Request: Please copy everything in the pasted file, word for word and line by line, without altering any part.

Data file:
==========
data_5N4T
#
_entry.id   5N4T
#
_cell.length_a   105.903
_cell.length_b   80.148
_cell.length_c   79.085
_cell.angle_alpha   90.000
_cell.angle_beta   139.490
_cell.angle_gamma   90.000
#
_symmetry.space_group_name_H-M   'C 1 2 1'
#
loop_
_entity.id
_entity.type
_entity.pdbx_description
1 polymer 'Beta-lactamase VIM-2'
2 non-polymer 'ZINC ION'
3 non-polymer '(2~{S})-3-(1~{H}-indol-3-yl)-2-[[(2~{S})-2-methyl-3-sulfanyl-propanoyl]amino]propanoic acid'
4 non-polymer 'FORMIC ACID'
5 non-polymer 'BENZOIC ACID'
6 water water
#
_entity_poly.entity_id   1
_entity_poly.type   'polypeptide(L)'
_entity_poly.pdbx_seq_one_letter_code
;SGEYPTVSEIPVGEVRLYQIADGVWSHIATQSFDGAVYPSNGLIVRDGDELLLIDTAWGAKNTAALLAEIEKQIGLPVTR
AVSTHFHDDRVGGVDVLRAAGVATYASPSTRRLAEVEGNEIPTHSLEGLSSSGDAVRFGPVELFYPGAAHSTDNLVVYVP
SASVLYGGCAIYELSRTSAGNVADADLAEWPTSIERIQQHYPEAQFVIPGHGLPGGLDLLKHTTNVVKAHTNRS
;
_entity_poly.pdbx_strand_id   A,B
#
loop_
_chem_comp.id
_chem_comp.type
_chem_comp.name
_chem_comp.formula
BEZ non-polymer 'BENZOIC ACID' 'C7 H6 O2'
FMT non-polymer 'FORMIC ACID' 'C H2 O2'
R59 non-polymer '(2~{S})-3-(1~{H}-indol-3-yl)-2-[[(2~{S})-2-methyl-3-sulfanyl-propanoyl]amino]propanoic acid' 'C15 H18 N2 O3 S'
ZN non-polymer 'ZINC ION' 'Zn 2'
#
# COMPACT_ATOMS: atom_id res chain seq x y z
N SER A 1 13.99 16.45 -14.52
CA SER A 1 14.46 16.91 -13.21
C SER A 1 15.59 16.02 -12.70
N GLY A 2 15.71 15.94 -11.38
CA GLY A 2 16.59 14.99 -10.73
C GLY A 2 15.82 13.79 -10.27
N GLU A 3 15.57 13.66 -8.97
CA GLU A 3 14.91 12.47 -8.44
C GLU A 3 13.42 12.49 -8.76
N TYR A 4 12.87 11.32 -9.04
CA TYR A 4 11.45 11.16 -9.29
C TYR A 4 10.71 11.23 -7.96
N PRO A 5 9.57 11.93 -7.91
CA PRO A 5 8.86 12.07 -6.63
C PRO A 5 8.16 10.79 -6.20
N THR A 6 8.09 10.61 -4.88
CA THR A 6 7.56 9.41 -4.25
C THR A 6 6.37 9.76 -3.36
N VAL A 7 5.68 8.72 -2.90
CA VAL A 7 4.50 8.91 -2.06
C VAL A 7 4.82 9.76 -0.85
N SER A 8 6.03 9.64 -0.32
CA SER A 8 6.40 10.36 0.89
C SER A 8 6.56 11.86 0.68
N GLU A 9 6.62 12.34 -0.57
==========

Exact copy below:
data_5N4T
#
_entry.id   5N4T
#
_cell.length_a   105.903
_cell.length_b   80.148
_cell.length_c   79.085
_cell.angle_alpha   90.000
_cell.angle_beta   139.490
_cell.angle_gamma   90.000
#
_symmetry.space_group_name_H-M   'C 1 2 1'
#
loop_
_entity.id
_entity.type
_entity.pdbx_description
1 polymer 'Beta-lactamase VIM-2'
2 non-polymer 'ZINC ION'
3 non-polymer '(2~{S})-3-(1~{H}-indol-3-yl)-2-[[(2~{S})-2-methyl-3-sulfanyl-propanoyl]amino]propanoic acid'
4 non-polymer 'FORMIC ACID'
5 non-polymer 'BENZOIC ACID'
6 water water
#
_entity_poly.entity_id   1
_entity_poly.type   'polypeptide(L)'
_entity_poly.pdbx_seq_one_letter_code
;SGEYPTVSEIPVGEVRLYQIADGVWSHIATQSFDGAVYPSNGLIVRDGDELLLIDTAWGAKNTAALLAEIEKQIGLPVTR
AVSTHFHDDRVGGVDVLRAAGVATYASPSTRRLAEVEGNEIPTHSLEGLSSSGDAVRFGPVELFYPGAAHSTDNLVVYVP
SASVLYGGCAIYELSRTSAGNVADADLAEWPTSIERIQQHYPEAQFVIPGHGLPGGLDLLKHTTNVVKAHTNRS
;
_entity_poly.pdbx_strand_id   A,B
#
loop_
_chem_comp.id
_chem_comp.type
_chem_comp.name
_chem_comp.formula
BEZ non-polymer 'BENZOIC ACID' 'C7 H6 O2'
FMT non-polymer 'FORMIC ACID' 'C H2 O2'
R59 non-polymer '(2~{S})-3-(1~{H}-indol-3-yl)-2-[[(2~{S})-2-methyl-3-sulfanyl-propanoyl]amino]propanoic acid' 'C15 H18 N2 O3 S'
ZN non-polymer 'ZINC ION' 'Zn 2'
#
# COMPACT_ATOMS: atom_id res chain seq x y z
N SER A 1 13.99 16.45 -14.52
CA SER A 1 14.46 16.91 -13.21
C SER A 1 15.59 16.02 -12.70
N GLY A 2 15.71 15.94 -11.38
CA GLY A 2 16.59 14.99 -10.73
C GLY A 2 15.82 13.79 -10.27
N GLU A 3 15.57 13.66 -8.97
CA GLU A 3 14.91 12.47 -8.44
C GLU A 3 13.42 12.49 -8.76
N TYR A 4 12.87 11.32 -9.04
CA TYR A 4 11.45 11.16 -9.29
C TYR A 4 10.71 11.23 -7.96
N PRO A 5 9.57 11.93 -7.91
CA PRO A 5 8.86 12.07 -6.63
C PRO A 5 8.16 10.79 -6.20
N THR A 6 8.09 10.61 -4.88
CA THR A 6 7.56 9.41 -4.25
C THR A 6 6.37 9.76 -3.36
N VAL A 7 5.68 8.72 -2.90
CA VAL A 7 4.50 8.91 -2.06
C VAL A 7 4.82 9.76 -0.85
N SER A 8 6.03 9.64 -0.32
CA SER A 8 6.40 10.36 0.89
C SER A 8 6.56 11.86 0.68
N GLU A 9 6.62 12.34 -0.57